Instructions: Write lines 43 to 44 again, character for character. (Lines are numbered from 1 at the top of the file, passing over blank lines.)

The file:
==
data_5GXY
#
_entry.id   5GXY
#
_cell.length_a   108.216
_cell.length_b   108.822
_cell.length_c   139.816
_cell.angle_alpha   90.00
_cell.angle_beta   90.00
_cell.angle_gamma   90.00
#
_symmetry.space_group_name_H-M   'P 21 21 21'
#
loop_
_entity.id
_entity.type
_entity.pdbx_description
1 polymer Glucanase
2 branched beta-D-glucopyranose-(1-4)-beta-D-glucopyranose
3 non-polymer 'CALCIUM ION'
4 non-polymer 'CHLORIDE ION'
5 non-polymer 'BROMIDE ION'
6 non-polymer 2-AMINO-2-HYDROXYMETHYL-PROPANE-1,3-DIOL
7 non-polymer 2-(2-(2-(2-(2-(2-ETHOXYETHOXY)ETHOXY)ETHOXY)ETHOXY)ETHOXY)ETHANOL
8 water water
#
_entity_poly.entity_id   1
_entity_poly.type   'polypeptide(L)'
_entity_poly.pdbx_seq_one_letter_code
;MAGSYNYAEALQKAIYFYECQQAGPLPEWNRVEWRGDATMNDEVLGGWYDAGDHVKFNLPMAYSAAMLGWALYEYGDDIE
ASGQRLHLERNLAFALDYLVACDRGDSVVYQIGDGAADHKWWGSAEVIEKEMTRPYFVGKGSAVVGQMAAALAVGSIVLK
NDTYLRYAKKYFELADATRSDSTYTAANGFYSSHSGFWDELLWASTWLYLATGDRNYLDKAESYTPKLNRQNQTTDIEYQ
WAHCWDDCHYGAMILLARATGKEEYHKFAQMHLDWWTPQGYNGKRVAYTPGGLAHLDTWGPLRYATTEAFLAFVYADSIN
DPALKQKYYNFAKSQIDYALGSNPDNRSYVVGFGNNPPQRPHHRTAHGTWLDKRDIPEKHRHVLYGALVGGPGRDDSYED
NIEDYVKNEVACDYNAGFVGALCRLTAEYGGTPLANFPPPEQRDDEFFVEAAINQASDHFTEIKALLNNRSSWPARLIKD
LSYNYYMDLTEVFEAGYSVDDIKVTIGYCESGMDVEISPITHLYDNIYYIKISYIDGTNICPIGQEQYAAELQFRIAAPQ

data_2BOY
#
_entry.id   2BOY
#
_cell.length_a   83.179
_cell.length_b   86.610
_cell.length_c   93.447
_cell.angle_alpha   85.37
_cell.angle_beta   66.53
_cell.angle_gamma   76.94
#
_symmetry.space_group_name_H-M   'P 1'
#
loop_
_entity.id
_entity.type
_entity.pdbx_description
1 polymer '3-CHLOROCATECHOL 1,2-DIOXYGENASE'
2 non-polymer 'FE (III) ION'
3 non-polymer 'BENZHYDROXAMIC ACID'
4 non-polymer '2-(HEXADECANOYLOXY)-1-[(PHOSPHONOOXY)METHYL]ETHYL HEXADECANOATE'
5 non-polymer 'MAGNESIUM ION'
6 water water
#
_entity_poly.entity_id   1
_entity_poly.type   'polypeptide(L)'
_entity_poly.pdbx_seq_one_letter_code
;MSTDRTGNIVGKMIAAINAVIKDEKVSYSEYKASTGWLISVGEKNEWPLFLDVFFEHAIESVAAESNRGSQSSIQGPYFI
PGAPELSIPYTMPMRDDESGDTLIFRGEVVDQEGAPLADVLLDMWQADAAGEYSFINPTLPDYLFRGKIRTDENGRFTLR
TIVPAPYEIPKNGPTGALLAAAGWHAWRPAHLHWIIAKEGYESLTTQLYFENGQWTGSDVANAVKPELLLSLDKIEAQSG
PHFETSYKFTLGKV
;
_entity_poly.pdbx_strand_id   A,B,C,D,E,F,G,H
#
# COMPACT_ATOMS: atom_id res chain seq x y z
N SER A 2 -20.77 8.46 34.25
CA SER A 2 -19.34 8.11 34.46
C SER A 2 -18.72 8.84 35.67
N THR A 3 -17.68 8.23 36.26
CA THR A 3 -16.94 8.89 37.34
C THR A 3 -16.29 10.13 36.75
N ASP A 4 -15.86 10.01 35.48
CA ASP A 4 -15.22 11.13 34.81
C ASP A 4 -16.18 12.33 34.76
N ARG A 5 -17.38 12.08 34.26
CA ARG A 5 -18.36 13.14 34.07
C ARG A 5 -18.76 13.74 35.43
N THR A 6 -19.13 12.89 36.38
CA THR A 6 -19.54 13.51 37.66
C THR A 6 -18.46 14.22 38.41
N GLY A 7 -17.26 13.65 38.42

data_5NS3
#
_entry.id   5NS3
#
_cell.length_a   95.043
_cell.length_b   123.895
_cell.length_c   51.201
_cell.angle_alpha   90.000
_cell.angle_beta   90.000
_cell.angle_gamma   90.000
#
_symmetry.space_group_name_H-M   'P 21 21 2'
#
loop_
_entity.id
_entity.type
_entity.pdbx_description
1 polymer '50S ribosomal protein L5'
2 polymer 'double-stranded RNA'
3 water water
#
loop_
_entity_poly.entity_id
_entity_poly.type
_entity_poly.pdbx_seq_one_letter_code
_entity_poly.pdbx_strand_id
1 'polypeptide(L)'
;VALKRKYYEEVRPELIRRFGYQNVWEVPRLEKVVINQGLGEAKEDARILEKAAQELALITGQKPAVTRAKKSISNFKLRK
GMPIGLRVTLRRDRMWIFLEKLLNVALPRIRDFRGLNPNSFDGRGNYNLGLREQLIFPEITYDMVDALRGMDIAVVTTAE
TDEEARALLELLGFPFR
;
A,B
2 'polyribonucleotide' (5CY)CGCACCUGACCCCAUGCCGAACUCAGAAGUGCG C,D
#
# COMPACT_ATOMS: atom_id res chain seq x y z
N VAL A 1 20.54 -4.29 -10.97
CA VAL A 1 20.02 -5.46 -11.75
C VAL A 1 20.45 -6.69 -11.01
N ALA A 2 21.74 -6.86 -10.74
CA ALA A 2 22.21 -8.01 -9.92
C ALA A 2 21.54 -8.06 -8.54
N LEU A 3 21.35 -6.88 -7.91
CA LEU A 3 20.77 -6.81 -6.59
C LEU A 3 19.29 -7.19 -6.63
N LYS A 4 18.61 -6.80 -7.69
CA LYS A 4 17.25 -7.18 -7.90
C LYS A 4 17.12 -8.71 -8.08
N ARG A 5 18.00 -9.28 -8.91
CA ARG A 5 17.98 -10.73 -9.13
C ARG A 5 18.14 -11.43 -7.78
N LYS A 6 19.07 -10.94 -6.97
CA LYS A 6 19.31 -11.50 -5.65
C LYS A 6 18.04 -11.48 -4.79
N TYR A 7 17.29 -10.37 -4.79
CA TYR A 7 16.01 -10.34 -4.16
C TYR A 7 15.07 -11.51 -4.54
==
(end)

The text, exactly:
_cell.length_c   93.447
_cell.angle_alpha   85.37